When kids get excited or worked-up, their indoor voices often fly out the window. Even adults have the tendency to raise their voices when they're anxious or angry, but kids seem to hang out a little closer to this melting point. If you’re tired of your eardrums buzzing from loud and raucous kid voices, help your little one learn to control the volume more effectively.
Turn your own volume down so you’re talking at a soft and mellow volume level to your kid. When you model the behavior you want, your little one will be more likely to follow your example.
Take your tot outside and conduct a comparison of loud and soft voices. Do a little yelling together and notice how loud these voices sound. Now go back inside and talk in hushed voices. Ensure that your little one notices the huge difference between loud outdoor voices and soft indoor voices.
Notice whenever your kid talks softly in an indoor voice and heap on the praise. Positive reinforcement often works like magic to get more of the same behavior when your kid sees how happy you are with him.
Ignore your child when she talks to you in a loud or rowdy voice. As you’re training your child, you might say something like, “I’m so sorry! I can’t hear you when you’re not using your soft, indoor voice. Will you try again more softly so I can hear you?”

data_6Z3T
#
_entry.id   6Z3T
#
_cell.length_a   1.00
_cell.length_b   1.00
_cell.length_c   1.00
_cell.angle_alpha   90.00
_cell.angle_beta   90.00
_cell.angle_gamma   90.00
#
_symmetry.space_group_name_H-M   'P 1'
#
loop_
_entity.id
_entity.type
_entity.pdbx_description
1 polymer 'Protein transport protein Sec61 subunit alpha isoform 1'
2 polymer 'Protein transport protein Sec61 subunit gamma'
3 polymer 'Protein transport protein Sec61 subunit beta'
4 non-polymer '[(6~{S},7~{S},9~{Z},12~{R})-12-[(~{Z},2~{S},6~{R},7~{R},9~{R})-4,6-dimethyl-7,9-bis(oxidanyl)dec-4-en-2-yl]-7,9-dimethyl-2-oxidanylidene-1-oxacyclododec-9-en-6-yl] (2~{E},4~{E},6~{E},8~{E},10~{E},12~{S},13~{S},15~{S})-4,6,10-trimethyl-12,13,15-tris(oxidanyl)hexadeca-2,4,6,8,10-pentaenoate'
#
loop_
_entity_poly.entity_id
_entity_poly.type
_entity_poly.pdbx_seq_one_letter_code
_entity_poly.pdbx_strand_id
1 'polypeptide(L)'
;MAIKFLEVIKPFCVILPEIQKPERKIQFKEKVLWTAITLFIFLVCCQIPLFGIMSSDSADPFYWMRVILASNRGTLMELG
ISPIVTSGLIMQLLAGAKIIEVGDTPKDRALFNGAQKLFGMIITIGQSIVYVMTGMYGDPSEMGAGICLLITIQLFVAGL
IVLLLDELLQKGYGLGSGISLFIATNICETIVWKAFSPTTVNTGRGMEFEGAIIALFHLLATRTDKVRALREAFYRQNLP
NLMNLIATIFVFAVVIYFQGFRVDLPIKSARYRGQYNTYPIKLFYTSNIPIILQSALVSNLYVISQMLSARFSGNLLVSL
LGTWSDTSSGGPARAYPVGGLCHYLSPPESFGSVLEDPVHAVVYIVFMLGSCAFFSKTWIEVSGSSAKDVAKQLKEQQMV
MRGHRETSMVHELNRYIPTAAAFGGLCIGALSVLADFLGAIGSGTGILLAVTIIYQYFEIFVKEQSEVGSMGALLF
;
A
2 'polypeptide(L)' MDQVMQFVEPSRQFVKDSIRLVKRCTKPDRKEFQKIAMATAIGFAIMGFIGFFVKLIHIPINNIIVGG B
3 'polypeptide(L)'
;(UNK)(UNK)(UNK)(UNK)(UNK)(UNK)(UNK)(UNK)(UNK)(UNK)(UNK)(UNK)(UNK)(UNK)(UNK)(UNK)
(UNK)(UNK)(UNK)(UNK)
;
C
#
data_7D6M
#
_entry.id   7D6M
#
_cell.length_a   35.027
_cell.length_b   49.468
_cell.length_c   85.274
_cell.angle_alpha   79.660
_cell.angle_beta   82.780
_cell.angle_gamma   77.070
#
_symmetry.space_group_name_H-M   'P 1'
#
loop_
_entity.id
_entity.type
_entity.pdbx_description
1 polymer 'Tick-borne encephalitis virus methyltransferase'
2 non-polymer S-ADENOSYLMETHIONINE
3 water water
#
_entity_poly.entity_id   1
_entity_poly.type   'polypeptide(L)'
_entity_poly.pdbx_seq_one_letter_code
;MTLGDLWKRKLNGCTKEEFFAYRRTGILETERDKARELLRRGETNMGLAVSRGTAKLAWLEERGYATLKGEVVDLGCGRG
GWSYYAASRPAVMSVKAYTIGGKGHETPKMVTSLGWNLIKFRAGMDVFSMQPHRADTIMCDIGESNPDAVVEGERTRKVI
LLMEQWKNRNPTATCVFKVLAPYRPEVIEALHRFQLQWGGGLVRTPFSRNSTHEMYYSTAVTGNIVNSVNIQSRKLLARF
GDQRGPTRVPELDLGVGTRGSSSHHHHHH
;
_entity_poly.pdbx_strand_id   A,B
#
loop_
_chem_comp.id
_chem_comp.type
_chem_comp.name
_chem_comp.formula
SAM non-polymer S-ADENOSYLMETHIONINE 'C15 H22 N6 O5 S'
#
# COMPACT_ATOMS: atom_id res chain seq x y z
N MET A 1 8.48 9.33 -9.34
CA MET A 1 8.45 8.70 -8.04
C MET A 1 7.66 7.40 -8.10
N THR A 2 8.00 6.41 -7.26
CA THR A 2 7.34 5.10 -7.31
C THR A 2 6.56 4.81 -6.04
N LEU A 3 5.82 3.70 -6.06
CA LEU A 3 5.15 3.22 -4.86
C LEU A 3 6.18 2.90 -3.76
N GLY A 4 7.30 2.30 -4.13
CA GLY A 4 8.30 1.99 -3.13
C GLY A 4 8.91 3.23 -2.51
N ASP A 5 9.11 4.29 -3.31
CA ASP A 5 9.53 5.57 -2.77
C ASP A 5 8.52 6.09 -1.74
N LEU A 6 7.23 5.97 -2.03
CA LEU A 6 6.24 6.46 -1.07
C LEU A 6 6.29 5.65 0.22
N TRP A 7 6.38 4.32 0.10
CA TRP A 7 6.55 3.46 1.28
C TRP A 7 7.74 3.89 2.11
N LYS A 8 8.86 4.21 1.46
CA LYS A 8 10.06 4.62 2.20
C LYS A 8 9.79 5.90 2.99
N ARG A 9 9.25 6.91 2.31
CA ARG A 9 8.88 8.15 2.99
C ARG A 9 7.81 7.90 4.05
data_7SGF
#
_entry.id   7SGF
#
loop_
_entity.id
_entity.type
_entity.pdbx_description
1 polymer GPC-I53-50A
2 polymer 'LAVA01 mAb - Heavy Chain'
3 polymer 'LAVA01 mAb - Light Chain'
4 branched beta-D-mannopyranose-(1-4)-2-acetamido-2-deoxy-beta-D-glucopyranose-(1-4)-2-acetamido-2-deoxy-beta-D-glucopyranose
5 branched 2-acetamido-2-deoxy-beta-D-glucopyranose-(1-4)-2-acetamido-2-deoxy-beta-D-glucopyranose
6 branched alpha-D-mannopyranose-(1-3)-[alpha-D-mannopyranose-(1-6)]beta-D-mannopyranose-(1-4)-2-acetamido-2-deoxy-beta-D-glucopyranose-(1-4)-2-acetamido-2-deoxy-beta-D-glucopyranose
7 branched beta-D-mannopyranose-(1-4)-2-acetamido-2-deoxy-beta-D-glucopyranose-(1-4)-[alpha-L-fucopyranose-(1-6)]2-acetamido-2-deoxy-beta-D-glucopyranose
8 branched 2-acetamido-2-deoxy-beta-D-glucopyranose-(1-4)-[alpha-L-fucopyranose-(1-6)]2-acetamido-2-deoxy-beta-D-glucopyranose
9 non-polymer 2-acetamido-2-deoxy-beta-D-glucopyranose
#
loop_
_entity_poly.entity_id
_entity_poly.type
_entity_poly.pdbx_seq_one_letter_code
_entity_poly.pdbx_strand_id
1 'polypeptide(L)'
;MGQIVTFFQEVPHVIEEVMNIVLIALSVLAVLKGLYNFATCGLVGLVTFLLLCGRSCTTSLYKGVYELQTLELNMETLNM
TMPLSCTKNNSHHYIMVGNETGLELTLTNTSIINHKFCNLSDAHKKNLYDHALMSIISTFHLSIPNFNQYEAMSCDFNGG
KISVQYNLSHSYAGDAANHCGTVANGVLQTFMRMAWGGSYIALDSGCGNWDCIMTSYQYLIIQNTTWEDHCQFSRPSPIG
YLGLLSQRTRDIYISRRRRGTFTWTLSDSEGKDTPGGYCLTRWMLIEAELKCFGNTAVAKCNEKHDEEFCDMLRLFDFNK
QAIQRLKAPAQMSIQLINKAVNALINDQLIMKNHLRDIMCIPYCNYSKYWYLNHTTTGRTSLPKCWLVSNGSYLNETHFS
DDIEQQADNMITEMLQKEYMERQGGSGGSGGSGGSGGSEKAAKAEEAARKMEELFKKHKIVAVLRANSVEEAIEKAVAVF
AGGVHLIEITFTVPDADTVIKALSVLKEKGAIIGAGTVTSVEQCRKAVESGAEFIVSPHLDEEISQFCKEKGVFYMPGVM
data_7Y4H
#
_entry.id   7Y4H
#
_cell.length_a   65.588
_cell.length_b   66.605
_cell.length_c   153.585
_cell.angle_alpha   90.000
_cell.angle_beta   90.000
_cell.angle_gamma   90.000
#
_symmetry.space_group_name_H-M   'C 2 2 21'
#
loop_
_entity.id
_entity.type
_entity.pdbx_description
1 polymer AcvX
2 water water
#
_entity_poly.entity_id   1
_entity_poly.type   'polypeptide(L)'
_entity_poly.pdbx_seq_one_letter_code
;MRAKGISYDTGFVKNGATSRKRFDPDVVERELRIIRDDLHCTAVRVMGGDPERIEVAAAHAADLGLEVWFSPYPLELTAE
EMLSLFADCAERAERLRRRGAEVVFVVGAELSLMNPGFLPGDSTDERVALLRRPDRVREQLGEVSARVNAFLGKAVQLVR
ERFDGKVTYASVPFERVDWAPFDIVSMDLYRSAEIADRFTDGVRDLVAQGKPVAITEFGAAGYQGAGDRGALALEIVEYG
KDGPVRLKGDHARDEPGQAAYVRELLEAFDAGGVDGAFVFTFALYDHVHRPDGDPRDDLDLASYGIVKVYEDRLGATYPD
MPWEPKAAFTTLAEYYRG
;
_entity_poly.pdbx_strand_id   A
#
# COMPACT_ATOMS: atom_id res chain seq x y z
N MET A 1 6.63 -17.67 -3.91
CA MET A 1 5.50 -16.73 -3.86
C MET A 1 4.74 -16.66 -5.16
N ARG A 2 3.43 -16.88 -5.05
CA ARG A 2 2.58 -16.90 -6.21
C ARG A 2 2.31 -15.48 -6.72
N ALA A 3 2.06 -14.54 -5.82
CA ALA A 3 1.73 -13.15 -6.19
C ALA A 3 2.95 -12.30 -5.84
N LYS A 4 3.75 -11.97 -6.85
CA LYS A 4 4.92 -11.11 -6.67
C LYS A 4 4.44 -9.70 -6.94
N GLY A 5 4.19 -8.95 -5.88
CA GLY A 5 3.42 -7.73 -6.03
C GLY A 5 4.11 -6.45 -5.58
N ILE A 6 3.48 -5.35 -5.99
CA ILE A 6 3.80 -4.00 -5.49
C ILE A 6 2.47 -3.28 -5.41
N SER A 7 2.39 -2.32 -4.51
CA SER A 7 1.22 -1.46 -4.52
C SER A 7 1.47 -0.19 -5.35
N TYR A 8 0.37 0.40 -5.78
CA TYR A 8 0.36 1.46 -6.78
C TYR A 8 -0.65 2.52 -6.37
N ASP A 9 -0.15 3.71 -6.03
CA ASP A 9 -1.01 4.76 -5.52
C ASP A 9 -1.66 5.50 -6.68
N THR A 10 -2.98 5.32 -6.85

Maintain your expectations about soft, indoor voices and loud, outdoor voices consistently. As you insist that your child talks softly indoors by only listening to soft talking, he’ll eventually learn that you want him to talk softly.
- According to a University of Connecticut website, parents should give directives positively instead of negatively. Instead of saying “No yelling,” say, “Please talk softly.” It’s common for little kids to hear only the final word in a sentence. In the first negative sentence, the final word is “yelling” and in the positive sentence, the final word is “softly.” The positive sentence will create more compliance and get your message across more effectively.
- Take your kids outside and run them around if you find that they’re amping up the volume and can’t be quiet. This might be a case of simply too much energy that they need to burn off outdoors.
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